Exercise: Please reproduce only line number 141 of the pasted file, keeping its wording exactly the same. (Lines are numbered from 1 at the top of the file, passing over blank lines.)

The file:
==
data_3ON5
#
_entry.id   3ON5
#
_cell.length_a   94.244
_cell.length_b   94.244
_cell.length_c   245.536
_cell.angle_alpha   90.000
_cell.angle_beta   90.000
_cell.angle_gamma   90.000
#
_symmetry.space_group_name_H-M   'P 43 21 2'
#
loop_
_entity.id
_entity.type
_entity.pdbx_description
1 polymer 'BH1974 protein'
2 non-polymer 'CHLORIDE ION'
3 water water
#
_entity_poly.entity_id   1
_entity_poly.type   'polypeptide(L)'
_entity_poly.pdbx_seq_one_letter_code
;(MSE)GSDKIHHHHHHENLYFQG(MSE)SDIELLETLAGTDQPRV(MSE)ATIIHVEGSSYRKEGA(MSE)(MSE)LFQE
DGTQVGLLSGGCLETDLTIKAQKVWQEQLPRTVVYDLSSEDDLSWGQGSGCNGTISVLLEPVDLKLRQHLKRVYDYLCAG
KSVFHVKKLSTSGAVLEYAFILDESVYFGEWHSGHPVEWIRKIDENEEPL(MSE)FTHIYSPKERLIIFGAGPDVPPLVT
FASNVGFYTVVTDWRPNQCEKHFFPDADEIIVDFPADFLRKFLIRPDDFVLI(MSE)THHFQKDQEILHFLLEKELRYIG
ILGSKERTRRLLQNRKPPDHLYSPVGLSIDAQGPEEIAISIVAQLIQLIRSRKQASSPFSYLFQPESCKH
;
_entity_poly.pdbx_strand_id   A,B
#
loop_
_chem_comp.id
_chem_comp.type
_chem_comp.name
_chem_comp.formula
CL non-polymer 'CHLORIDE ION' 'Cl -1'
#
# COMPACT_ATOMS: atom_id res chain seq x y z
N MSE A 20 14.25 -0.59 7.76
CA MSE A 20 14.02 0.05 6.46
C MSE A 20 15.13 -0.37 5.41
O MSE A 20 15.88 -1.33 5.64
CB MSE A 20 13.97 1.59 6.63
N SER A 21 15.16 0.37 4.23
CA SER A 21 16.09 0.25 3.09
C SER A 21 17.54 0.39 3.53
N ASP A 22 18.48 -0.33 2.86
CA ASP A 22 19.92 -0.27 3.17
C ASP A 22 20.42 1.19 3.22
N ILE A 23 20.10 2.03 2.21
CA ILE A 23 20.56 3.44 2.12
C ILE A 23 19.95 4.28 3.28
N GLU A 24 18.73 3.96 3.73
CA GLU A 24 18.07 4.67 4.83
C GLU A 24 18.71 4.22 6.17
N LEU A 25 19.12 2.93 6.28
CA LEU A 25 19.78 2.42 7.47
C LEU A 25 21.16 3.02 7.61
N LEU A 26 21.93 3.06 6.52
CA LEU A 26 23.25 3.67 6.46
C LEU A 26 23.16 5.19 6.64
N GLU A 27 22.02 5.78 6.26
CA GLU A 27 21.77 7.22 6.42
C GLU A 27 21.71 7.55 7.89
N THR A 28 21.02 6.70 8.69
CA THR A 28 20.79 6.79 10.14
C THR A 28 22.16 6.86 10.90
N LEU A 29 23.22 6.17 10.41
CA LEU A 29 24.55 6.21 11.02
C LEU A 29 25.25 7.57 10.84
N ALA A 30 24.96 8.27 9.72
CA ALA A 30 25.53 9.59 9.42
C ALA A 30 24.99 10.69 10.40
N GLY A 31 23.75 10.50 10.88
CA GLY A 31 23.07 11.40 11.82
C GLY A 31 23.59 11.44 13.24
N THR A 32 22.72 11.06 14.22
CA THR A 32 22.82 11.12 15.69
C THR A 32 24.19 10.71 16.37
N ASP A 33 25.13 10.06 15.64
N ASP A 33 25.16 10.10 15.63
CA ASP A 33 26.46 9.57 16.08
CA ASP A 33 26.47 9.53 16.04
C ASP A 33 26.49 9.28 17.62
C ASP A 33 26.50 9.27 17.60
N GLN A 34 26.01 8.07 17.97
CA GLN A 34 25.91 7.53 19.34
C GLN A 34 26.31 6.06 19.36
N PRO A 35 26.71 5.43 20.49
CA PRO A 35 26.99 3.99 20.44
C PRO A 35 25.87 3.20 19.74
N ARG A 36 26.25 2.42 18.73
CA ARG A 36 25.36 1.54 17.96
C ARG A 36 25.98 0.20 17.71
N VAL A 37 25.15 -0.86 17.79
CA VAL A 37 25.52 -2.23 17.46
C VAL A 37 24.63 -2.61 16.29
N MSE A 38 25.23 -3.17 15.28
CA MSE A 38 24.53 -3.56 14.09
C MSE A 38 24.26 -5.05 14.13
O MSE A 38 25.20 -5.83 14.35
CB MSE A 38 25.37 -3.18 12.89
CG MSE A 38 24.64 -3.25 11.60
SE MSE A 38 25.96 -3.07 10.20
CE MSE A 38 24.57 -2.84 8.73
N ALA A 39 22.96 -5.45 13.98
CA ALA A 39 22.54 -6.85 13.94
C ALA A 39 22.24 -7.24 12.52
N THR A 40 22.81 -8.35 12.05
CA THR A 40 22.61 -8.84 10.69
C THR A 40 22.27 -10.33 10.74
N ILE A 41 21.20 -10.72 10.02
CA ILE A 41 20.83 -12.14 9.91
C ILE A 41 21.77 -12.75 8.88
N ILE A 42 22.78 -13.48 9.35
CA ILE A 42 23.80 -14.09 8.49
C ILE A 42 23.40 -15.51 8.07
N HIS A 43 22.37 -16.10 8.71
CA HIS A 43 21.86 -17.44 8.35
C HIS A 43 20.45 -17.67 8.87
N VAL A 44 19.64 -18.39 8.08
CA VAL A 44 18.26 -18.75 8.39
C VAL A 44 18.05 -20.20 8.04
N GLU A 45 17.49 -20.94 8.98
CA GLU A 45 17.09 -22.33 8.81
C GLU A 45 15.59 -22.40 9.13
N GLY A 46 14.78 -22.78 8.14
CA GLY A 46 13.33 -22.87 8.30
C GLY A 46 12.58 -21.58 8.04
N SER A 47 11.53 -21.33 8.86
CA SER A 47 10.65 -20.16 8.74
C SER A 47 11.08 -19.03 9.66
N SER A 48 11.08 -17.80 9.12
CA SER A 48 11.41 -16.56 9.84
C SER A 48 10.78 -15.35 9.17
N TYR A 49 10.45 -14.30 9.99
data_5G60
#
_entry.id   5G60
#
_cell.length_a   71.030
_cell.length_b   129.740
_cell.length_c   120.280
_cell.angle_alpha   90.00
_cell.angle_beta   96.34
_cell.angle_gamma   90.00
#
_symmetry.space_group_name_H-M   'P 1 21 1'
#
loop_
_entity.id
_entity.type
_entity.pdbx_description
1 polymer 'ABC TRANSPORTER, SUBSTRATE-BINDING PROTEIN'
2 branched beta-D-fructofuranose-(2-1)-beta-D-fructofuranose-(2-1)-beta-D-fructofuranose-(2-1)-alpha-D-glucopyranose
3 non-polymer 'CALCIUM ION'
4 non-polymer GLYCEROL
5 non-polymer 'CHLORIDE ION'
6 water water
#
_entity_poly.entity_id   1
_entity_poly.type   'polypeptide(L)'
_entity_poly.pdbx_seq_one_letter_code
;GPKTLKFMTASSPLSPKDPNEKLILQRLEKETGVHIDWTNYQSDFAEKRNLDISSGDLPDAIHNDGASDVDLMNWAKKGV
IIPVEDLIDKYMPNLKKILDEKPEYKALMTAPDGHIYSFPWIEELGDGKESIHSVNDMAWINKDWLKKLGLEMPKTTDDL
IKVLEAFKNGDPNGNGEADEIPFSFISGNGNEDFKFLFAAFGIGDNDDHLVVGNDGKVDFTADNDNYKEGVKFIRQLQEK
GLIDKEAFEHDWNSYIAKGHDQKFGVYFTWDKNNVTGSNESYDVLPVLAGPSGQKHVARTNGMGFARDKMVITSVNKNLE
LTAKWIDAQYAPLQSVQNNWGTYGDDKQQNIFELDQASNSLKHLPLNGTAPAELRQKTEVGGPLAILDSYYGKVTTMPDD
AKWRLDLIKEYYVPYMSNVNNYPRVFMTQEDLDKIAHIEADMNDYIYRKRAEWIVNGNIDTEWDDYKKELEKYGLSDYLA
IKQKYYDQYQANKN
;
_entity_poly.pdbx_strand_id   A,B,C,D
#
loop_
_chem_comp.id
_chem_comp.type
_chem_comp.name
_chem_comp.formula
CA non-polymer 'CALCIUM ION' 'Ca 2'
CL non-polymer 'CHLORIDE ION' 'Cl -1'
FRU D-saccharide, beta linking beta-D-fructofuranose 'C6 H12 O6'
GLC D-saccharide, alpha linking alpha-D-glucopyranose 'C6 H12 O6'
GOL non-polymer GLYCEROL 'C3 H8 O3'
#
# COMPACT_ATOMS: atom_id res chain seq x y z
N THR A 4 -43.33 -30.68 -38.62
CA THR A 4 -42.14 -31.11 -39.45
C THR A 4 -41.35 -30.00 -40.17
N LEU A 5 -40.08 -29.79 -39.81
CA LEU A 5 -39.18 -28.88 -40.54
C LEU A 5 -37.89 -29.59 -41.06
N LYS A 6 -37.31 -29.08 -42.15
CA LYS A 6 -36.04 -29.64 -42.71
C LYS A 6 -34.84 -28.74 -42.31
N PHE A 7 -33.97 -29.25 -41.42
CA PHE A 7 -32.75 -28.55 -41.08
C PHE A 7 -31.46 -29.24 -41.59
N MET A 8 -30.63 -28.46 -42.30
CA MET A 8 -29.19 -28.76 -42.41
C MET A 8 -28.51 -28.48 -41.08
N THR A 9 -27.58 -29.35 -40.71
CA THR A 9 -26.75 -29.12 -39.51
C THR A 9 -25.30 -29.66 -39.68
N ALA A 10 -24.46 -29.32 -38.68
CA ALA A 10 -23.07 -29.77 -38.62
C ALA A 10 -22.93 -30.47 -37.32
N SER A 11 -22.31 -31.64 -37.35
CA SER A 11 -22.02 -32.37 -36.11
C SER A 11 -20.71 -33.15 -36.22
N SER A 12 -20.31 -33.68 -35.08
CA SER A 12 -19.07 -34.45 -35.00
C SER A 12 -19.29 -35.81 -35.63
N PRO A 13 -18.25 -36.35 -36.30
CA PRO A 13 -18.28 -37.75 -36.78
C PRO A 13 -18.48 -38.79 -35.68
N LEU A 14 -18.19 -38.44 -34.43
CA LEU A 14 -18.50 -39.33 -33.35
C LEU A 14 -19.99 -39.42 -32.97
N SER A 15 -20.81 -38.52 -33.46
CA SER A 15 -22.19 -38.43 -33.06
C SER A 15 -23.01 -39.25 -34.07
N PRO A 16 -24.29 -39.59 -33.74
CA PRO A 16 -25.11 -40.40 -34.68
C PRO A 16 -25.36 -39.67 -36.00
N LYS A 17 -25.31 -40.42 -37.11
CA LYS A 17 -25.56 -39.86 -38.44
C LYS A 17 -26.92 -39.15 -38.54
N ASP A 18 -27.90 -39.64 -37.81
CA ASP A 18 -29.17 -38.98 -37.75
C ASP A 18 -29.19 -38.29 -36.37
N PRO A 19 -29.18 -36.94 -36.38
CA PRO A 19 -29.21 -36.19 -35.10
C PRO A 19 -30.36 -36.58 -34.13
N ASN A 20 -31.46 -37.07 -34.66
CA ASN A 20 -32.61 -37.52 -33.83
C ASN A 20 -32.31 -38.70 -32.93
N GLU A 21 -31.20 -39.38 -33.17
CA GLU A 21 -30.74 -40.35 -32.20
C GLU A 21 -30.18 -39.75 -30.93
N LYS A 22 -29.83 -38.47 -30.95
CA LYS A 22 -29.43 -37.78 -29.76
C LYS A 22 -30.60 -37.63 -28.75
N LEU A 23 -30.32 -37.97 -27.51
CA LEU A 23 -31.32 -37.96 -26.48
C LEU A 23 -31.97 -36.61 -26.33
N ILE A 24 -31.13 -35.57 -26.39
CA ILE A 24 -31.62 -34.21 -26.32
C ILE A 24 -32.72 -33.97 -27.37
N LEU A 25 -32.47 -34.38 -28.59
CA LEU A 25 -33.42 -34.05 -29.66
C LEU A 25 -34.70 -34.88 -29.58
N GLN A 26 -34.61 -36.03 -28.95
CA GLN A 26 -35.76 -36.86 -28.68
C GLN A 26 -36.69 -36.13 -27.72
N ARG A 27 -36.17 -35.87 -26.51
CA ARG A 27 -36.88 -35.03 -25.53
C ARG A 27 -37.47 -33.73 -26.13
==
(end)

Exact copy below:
_entry.id   5G60